Statement on behalf of the
American Civil Liberties Union of the District of Columbia
 before the
DC Council Committee on Government Operations
Public Hearing on Bill 23-0038,
the “Racial Equity Achieves Results Amendment Act of 2019”

Thursday, April 25, 2019

Room 120
by
Nassim Moshiree, Policy Director

My name is Nassim Moshiree and I am the Policy Director of the American Civil Liberties Union of the District of Columbia (ACLU-DC). I present the following testimony on behalf of our more than 17,000 members in the District.

The ACLU-DC is committed to working to eliminate racial disparities, reverse the tide of over-incarceration, and advocate for sensible, evidence-based reforms that protect the civil rights and civil liberties of all District residents. I am pleased to be testifying before you today on Bill 23-38, the Racial Equity Achieves Results Amendment Act of 2019 (“the Racial Equity Act”).

Bill 23-38 amends the Office of Human Rights Establishment Act of 1999 to mandate the development and implementation of racial equity training for District government employees. It also tasks the Office of Budget and Planning with designing and implementing a racial equity tool that integrates explicit consideration of racial equity into DC agencies’ programs, policies, and practices, and requires that progress toward achieving racial equity be included in agency performance measures and in annual performance accountability reports.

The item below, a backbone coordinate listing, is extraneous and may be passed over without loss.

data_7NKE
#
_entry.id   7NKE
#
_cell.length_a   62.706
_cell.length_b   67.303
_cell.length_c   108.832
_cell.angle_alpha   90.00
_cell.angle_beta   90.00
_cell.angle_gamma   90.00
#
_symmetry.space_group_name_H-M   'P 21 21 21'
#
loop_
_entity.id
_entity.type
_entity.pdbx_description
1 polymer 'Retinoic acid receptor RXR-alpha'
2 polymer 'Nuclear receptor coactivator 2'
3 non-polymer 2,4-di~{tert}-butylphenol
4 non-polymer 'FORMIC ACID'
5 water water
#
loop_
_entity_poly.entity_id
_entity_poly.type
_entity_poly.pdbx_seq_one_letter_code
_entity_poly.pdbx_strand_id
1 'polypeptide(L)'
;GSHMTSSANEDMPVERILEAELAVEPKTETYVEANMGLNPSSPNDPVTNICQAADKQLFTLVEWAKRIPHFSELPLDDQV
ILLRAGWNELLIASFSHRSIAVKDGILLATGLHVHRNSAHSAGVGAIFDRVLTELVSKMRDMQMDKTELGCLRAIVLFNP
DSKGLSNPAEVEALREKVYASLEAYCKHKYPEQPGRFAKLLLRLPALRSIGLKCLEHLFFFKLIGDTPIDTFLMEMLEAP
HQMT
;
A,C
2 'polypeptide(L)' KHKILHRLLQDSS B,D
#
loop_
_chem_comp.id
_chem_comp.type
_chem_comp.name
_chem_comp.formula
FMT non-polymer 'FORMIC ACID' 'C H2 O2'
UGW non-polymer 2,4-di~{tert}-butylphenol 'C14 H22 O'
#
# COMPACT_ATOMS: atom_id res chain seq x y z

The ACLU-DC is a strong proponent of the use of racial equity assessments as a vital tool for identifying long-standing inequities and confronting institutionalized racism. We support the goal of Bill 23-38 to meaningfully address racial inequity and eliminate racial disparities that result from District government policies and practices. Decades of systemic racism and discriminatory policies in DC have produced some of the highest levels of racial inequality in the nation in income, employment, housing, and education. [1] Our criminal justice system – starting with our laws and their enforcement – disproportionately targets and incarcerates Black residents and criminalizes the very same poverty that government policies have helped to create.[2] Children of color are routinely overpoliced inside and outside of our schools, yet their basic needs—quality education, health care, and housing—are perpetually underfunded and under-resourced.[3]

Making progress in addressing these inequities will require thoughtful reexamination of our existing policies and practices, as well as an intentional recognition of the implicit biases that affect government decision-making. Bill 23-38 is an important step in doing this.  However, we recommend several key changes to the bill to ensure it achieves its intended purpose. Our suggestions align with evidence-based best practices from other jurisdictions and are informed by the recommendations of the DC Initiative on Racial Equity and Local Government, which we fully support.